What does fungal acne (pityrosporum folliculitis) look like?

Fungal acne (or pityrosporum folliculitis, as your dermatologist would call it), usually looks like a cluster of tiny whiteheads and red irritation on the skin, very similar to regular acne.

However, one of the biggest differences between the two is the size of the pimples/bumps. Fungal acne infections look very uniform in both size and shape—the bumps (called papules/pustules/clogged follicles) are quite tiny, the size of a pinpoint—whereas the zits caused by acne vulgaris may vary in size. Fungal acne often feels itchy and uncomfortable, whereas acne vulgaris doesn’t typically feel any different than normal skin.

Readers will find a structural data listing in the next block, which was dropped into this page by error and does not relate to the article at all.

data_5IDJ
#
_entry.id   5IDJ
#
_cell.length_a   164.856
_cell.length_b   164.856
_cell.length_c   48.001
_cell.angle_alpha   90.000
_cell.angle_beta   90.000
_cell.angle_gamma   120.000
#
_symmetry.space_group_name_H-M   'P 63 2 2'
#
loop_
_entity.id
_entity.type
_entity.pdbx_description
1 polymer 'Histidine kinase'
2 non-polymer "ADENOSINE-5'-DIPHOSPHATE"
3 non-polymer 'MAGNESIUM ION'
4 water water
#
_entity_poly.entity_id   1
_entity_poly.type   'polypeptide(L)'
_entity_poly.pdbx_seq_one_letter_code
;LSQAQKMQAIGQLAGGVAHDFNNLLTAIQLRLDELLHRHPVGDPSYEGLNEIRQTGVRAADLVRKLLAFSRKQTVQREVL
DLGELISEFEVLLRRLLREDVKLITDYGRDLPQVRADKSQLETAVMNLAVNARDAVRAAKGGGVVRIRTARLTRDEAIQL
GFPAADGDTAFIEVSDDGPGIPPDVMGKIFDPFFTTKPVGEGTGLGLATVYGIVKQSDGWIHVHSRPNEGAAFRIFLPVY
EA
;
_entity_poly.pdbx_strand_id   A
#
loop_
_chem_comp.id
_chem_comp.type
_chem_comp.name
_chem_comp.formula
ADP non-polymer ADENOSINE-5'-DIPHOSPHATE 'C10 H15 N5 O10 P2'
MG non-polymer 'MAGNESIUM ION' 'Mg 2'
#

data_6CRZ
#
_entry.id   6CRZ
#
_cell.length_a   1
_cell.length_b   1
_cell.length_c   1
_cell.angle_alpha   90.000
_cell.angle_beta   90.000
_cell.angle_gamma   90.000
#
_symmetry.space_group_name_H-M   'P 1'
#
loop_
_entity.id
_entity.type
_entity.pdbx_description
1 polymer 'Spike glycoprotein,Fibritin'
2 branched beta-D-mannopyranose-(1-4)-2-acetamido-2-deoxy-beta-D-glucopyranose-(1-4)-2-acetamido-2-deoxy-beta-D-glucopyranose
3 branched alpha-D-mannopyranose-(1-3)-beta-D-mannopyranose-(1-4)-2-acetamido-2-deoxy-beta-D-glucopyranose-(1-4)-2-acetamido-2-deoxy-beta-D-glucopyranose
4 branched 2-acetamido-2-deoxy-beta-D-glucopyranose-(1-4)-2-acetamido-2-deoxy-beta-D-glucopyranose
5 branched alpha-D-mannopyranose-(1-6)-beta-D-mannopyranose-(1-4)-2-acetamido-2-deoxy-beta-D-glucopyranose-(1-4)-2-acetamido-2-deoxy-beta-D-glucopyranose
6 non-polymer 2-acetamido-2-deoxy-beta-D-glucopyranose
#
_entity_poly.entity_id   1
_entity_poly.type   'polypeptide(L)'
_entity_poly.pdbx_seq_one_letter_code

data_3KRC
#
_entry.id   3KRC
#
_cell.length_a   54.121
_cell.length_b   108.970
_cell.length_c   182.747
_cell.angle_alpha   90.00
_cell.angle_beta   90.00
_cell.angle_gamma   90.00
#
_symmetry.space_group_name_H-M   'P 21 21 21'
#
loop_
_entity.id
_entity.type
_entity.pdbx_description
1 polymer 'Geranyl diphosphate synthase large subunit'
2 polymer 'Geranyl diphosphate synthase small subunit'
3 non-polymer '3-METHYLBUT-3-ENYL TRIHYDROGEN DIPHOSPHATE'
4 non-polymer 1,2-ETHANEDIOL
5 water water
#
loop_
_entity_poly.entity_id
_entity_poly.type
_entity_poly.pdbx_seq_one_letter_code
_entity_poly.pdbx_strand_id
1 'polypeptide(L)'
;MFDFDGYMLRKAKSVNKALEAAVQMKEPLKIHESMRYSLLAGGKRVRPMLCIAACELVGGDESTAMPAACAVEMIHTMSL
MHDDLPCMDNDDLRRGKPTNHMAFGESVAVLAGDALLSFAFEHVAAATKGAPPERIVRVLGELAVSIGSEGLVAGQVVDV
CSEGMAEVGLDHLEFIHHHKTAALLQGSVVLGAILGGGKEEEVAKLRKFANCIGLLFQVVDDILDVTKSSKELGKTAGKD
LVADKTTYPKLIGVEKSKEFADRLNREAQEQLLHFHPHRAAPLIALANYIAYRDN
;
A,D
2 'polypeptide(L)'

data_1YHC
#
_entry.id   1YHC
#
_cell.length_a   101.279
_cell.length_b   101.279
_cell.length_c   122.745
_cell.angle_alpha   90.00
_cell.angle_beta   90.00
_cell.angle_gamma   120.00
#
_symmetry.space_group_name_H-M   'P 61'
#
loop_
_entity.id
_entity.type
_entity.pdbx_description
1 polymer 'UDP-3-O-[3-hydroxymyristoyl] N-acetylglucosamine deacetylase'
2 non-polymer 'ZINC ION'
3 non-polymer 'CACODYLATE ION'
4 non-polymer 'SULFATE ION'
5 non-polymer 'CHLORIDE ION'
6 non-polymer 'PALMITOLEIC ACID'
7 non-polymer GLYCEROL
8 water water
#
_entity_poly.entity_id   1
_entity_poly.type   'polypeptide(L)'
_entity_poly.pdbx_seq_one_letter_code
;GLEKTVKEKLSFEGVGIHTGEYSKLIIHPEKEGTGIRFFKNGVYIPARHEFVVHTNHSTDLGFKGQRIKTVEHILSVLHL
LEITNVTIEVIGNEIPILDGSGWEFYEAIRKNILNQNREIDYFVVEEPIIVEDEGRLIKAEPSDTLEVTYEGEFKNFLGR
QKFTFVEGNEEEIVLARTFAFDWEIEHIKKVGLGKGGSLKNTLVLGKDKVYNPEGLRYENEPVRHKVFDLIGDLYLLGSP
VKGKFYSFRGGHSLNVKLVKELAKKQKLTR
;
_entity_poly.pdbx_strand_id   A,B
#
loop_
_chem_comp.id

Fungal acne may present itself in clusters of white papules that look like whiteheads, while acne is more sparse and spread out. Fungal acne is commonly found on the back, arms, and chest, but acne can appear there too. Likewise, fungal acne can, but rarely, appears on the face. A dermatologist will note the size and distribution of the bumps, as well as other factors, and they’ll be able to diagnose it accurately.

Dermatologists have been trained to identify it. We look at photos, photos, photos for three straight years so that when we see it, we know just what it is.

says Dr. Caren Campbell, a board-certified dermatologist in San Francisco, CA.

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Fungal Acne

A fungal infection that resembles to regular acne—but isn't!

Also Called

Pityrosporum folliculitis, malassezia folliculitis

Looks Like

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Frequently Found On

Chest, back, and arms

Related Concerns

Learn More: Fungal Acne